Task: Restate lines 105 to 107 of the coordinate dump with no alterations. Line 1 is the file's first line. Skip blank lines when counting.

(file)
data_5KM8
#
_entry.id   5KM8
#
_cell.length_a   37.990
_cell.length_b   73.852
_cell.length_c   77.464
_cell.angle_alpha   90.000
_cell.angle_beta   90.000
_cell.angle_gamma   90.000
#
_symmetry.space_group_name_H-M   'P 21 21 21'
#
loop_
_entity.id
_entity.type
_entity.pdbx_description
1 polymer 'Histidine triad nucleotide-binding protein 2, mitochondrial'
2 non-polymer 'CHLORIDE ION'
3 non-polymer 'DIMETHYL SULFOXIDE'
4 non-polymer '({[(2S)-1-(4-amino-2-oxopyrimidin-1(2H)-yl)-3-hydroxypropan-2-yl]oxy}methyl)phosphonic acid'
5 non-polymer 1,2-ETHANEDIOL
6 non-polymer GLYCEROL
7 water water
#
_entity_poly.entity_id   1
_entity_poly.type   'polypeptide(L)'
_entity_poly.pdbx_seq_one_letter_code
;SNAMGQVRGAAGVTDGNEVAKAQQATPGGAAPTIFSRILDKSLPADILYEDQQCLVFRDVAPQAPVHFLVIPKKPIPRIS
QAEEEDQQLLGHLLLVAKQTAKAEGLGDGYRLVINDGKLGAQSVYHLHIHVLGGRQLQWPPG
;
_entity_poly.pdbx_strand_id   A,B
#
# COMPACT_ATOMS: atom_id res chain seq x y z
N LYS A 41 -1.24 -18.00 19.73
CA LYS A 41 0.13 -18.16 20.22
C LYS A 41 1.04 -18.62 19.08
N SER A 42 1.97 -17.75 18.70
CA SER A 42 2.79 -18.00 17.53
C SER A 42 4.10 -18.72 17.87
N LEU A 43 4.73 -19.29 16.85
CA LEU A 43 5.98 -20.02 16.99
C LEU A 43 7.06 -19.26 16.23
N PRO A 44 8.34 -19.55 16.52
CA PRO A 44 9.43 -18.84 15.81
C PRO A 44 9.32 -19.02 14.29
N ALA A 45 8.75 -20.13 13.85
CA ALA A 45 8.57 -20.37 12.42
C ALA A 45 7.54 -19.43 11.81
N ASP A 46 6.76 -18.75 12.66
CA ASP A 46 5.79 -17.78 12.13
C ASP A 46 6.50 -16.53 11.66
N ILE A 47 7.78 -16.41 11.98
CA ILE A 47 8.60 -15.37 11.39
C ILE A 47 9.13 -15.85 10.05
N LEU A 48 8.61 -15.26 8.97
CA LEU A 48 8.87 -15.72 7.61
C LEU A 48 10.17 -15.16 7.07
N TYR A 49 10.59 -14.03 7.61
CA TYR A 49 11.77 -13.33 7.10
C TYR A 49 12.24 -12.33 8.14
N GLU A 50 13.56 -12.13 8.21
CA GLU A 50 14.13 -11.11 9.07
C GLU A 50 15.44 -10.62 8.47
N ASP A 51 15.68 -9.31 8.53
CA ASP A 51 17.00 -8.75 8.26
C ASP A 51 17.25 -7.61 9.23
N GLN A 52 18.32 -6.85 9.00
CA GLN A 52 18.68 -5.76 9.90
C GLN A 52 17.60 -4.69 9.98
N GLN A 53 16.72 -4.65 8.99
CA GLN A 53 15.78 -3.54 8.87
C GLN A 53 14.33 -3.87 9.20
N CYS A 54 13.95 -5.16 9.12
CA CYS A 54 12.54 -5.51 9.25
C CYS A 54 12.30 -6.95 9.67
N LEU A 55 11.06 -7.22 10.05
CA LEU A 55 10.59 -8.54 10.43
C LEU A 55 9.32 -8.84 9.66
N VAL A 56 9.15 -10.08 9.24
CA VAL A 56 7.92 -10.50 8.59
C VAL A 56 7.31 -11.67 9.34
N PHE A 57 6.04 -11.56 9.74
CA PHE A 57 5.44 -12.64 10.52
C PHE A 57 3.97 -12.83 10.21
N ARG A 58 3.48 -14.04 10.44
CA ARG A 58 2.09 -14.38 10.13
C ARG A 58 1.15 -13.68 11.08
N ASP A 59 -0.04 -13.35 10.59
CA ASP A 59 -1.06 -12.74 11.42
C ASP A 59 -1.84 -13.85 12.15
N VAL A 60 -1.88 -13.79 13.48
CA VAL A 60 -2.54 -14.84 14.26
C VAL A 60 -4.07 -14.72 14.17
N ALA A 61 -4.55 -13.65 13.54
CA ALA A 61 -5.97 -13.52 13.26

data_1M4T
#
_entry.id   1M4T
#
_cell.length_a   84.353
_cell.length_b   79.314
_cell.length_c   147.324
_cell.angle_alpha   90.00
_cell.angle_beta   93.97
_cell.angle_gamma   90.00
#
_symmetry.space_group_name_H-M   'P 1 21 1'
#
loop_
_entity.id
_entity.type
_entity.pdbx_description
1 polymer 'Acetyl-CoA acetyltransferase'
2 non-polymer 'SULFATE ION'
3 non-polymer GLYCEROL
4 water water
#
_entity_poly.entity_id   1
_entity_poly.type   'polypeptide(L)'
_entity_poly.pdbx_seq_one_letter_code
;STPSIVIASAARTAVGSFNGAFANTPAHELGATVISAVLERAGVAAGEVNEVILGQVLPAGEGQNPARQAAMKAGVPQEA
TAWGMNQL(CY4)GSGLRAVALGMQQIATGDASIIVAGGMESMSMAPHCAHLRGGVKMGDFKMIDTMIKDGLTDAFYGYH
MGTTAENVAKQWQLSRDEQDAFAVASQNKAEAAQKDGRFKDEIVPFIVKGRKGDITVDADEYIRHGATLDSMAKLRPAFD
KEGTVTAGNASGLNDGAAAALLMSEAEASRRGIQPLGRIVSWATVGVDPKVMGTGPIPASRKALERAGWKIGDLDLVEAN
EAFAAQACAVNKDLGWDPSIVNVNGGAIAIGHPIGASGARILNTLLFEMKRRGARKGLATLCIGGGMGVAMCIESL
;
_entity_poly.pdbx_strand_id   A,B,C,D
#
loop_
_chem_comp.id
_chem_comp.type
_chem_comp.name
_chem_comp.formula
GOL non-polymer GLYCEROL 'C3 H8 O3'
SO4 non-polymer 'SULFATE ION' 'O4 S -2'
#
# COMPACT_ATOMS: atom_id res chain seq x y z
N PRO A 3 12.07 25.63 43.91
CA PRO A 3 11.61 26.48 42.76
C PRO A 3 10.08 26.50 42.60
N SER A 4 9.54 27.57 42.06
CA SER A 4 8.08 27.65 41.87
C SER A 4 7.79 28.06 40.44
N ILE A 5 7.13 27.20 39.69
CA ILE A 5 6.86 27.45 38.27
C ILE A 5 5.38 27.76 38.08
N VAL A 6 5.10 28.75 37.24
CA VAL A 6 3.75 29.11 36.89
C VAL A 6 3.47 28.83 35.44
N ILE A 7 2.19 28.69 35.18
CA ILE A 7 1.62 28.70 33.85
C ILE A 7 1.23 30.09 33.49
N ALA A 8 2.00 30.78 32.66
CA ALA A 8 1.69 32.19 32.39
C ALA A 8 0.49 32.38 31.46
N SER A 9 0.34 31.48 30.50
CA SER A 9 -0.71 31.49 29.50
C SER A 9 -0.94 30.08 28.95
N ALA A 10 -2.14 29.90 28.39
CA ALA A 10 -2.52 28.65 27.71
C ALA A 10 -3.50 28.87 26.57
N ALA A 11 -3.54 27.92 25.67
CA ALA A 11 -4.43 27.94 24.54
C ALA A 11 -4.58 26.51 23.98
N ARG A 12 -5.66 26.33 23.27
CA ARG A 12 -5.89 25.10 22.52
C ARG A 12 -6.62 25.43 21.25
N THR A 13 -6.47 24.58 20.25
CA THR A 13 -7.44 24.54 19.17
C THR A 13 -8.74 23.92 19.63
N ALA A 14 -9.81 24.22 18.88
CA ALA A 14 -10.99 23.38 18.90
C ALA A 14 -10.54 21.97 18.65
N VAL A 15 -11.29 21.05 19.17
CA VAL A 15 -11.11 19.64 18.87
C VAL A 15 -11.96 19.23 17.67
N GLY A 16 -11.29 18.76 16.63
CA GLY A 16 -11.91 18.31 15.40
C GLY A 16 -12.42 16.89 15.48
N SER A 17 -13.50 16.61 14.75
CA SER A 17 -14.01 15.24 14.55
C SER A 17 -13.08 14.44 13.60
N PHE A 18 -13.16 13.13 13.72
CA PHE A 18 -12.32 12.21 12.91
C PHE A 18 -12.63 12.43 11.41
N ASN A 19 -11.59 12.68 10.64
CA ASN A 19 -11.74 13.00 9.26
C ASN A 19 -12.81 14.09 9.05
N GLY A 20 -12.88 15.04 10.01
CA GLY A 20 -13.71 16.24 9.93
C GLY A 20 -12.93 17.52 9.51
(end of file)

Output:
_cell.angle_beta   93.97
_cell.angle_gamma   90.00
#